winter csa and farm produce options

IMG_5405 Since I grow a garden most of the year and buy in bulk for preservation projects, I don’t opt for a summer CSA (community supported agriculture farm produce share). But since I get extremely busy in the fall and extremely cold and wet in the winter, I happily rely on winter CSAs to get me through.


IMG_4010For the past few years, I’ve bought a share in Open Oak Farm’s winter CSA because they grow vegetables I like, plenty of escaroles, and offer a bean and grain supplement with locally grown dried beans and whole grains and flours. Alas, they have decided to stop the CSA this year, and you can see why from the photos above of their seed development activities at a recent farm open house. All these vegetables need to be cleaned and turned into seed over the wet months.

Alas, winter CSAs are few and far between.  I’ve also enjoyed Good Food Easy from Sweetwater Farm in the past, which has a flexible CSA paid monthly, and a variety of good vegetables and fruits through the winter.  Farm management has recently shifted from Farmer John and his lovely partner Lynn to their wonderful manager Erica Trappe, so we’re expecting even more good things.  Note to low-income folks: they even accept foodstamps!

To branch out a little, I have chosen Telltale Farm this year, a small woman-run concern out River Road owned and managed by Tatiana Perczek.  They offer some wonderful options, including wildcrafted mushrooms, a Deck Family Farms egg supplement (much appreciated now that my egg trade friend has divested from his chickens), and, best of all, a “small” option just perfect for one cook.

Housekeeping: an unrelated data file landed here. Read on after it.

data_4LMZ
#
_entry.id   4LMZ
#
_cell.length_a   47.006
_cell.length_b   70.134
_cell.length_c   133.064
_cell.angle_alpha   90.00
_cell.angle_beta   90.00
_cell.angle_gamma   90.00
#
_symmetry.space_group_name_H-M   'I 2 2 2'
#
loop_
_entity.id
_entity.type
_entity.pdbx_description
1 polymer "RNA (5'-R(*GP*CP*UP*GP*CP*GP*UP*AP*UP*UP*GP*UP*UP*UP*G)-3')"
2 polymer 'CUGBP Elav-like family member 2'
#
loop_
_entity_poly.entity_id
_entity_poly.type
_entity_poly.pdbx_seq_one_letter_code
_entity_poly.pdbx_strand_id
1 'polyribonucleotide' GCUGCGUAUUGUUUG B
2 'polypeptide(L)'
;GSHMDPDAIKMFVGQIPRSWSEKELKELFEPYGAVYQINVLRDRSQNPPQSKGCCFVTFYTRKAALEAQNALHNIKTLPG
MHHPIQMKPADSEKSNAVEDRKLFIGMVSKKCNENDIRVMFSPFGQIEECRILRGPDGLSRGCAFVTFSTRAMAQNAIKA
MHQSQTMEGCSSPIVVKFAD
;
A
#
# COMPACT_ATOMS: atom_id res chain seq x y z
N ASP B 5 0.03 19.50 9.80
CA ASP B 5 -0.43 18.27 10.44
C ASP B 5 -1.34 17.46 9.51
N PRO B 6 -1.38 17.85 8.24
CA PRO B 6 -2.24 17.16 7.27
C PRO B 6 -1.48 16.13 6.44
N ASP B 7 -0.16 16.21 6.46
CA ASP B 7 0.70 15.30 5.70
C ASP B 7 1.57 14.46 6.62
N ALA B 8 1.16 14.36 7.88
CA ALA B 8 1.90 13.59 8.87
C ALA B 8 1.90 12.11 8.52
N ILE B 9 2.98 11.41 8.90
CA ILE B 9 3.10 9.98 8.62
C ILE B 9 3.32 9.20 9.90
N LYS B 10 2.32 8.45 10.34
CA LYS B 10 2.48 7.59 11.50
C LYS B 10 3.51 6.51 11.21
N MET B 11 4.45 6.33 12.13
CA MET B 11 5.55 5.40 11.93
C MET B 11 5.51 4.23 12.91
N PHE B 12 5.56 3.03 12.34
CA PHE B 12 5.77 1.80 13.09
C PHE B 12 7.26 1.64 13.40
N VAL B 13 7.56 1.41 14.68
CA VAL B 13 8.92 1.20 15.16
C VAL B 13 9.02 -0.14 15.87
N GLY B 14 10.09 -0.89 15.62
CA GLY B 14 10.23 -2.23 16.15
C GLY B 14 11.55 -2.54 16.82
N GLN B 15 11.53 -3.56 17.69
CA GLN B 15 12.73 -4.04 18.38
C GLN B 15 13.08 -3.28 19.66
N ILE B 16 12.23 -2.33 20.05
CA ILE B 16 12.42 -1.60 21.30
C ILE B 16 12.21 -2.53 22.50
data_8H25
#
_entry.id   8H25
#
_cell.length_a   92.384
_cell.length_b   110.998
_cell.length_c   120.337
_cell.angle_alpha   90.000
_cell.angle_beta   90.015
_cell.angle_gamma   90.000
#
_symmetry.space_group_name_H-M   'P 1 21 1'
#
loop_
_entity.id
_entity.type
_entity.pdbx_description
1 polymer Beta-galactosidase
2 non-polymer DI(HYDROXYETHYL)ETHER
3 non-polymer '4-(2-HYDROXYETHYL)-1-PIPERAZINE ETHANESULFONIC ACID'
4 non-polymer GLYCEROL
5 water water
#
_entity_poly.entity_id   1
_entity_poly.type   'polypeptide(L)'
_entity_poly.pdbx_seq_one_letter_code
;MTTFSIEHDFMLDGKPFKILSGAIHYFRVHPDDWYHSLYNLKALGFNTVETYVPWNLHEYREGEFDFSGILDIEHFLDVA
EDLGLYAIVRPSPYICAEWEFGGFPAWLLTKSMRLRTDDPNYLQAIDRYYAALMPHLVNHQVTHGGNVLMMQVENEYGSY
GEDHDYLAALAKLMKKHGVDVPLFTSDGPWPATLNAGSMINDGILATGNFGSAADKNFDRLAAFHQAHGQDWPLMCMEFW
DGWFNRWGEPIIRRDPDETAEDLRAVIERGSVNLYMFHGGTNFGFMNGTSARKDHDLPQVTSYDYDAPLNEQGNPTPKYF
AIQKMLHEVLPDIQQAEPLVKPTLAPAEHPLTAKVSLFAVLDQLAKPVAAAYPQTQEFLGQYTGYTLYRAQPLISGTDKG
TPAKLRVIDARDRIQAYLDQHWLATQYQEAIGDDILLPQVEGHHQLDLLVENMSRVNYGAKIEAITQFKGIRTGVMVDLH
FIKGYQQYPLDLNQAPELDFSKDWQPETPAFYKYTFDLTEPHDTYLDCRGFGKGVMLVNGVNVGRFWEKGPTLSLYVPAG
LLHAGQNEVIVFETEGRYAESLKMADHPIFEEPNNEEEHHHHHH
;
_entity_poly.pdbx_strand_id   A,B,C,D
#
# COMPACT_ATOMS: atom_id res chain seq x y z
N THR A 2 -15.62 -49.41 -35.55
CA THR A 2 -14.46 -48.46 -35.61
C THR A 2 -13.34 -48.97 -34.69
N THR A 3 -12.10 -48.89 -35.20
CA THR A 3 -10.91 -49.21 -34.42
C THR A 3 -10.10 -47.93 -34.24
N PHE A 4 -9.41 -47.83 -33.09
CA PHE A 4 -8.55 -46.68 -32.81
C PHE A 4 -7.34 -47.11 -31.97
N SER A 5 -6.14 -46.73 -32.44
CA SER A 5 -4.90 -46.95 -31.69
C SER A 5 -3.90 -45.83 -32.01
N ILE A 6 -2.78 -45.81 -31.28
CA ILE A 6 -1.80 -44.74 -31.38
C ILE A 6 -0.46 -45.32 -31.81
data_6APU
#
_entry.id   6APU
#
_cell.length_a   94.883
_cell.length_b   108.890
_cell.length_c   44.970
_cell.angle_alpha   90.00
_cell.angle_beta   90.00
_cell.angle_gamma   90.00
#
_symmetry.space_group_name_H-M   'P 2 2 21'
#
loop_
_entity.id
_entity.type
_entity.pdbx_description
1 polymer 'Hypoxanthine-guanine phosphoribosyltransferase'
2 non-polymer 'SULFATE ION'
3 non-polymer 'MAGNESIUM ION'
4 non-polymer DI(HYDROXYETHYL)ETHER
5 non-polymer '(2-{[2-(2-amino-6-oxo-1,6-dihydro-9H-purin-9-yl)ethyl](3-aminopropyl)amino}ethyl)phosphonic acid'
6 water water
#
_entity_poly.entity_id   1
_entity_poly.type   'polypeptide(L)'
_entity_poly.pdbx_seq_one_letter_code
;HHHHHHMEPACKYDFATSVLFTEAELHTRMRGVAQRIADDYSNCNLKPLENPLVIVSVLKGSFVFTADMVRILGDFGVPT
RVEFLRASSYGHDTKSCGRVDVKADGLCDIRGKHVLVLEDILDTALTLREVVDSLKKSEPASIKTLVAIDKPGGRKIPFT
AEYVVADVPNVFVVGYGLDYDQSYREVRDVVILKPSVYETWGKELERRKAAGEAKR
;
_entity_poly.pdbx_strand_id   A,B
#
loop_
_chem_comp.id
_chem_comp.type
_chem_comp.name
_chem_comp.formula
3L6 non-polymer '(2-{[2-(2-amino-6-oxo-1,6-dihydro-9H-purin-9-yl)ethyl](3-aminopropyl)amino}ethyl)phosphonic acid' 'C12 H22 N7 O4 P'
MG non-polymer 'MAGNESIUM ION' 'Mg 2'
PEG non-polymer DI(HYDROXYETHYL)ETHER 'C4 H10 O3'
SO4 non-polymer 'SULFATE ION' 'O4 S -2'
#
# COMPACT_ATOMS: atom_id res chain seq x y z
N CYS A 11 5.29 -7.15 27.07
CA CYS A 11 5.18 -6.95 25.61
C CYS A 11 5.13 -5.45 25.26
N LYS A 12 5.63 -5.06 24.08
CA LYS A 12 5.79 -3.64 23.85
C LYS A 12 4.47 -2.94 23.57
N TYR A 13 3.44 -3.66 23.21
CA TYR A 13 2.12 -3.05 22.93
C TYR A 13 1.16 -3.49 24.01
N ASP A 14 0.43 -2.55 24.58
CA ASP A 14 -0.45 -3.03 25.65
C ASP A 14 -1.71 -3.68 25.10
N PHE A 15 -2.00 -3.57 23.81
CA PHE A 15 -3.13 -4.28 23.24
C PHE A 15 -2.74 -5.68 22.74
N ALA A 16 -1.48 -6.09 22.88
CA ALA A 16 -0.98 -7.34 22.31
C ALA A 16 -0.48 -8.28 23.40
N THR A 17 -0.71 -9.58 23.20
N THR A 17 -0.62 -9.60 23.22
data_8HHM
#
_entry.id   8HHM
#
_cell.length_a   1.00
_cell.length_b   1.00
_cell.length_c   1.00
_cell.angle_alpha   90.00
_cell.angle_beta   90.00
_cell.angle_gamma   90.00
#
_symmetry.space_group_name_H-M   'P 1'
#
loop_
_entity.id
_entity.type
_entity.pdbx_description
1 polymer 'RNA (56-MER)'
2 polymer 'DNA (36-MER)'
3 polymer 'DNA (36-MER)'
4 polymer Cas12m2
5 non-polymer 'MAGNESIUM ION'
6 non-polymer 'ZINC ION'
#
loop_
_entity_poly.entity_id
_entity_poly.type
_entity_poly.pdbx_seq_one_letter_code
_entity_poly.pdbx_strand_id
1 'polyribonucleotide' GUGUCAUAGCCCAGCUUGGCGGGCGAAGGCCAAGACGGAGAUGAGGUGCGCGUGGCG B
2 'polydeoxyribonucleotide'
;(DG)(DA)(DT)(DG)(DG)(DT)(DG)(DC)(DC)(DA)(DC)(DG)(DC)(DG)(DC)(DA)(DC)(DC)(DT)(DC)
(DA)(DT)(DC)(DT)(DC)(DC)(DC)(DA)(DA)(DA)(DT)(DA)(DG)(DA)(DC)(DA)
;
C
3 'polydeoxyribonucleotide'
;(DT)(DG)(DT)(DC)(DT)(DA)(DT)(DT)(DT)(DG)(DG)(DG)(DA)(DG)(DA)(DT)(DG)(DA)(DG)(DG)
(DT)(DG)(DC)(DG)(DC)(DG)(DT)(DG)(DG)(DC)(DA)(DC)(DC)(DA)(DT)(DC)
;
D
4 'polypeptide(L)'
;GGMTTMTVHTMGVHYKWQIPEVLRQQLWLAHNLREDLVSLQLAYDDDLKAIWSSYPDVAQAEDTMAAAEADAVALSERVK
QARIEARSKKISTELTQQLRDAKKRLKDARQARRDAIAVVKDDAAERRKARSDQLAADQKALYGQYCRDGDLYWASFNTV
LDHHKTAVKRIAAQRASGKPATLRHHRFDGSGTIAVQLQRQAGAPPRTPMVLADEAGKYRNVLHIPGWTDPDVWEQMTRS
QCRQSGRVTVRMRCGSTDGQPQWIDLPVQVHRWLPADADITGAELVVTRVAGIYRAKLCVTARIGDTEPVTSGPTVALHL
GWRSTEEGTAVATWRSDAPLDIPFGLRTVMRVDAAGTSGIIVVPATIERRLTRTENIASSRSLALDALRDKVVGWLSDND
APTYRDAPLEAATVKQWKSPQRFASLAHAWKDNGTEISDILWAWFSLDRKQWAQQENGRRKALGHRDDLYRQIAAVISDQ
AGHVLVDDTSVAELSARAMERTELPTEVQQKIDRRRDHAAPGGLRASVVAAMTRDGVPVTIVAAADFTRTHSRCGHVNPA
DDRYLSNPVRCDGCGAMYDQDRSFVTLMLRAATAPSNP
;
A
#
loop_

Another welcome winter CSA is the Lonesome Whistle Farm bean and grain share CSA.  They don’t seem to have a link on their website, so here is some information and a link to their Facebook page.  (Again, I implore local businesses to make announcements in a concise paragraph that’s easy to cut and paste for social media — you will get more free advertisements if you make it simple for others to help your PR):

As a “shareholder” in [Lonesome Whistle’s] Grain and Bean CSA, you pay upfront and share in the harvest – getting a one-time distribution of 64 pounds of various heritage grains, polenta, popcorn, and heirloom beans. The crops have been planted, harvested, processed, and cleaned by December. Shareholders get to choose between a Farmer-Ground Share, or a Home-Millers Share. This year’s Farmer-Ground Shares will include:

Red Fife Wheat Flour: 8 pounds
Dark Northern Rye Flour : 8 pounds
Steven’s Soft White Wheat Flour: 8 pounds
Abenaki Corn Polenta: 12 pounds
Corn Flour: 4 pounds
Dakota Black Popcorn: 8 pounds
Emmer berries (AKA Farro): 8 pounds
Heirloom Beans: 8 pounds

Home-Millers Shares will be the same as above, except it will be all in the whole grain form for you to mill at home. […]Shares will be ready for pick-up at our CSA Distribution Farm Party on Saturday, December 14th between noon -5pm at the farm. Grain & Bean Shares cost $292.00 each. More information: or 541-234-4744.